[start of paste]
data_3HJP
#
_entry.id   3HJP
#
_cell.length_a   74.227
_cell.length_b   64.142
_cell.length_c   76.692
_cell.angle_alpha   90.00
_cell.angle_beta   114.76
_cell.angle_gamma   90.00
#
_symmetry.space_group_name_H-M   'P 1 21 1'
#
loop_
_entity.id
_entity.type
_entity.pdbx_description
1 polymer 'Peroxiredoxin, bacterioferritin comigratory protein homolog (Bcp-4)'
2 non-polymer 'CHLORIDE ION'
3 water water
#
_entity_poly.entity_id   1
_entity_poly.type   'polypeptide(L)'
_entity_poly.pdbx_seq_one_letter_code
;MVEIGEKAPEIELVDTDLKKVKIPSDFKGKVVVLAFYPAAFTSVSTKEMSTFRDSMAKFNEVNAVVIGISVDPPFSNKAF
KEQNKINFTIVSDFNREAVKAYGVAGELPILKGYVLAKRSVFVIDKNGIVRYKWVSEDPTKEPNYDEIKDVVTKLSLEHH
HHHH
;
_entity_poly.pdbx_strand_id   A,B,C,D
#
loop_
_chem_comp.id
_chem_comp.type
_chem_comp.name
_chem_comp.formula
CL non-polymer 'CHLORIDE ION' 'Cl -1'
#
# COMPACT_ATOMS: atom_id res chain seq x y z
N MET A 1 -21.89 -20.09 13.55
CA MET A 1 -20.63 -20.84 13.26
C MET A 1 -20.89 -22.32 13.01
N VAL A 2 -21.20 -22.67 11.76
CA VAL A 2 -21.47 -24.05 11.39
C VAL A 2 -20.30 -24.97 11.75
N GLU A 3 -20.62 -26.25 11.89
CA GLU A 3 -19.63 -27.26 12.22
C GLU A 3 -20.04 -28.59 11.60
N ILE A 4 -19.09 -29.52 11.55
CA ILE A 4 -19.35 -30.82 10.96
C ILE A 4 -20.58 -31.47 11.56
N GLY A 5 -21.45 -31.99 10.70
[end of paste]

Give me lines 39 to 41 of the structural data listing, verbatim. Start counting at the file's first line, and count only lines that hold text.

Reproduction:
N MET A 1 -21.89 -20.09 13.55
CA MET A 1 -20.63 -20.84 13.26
C MET A 1 -20.89 -22.32 13.01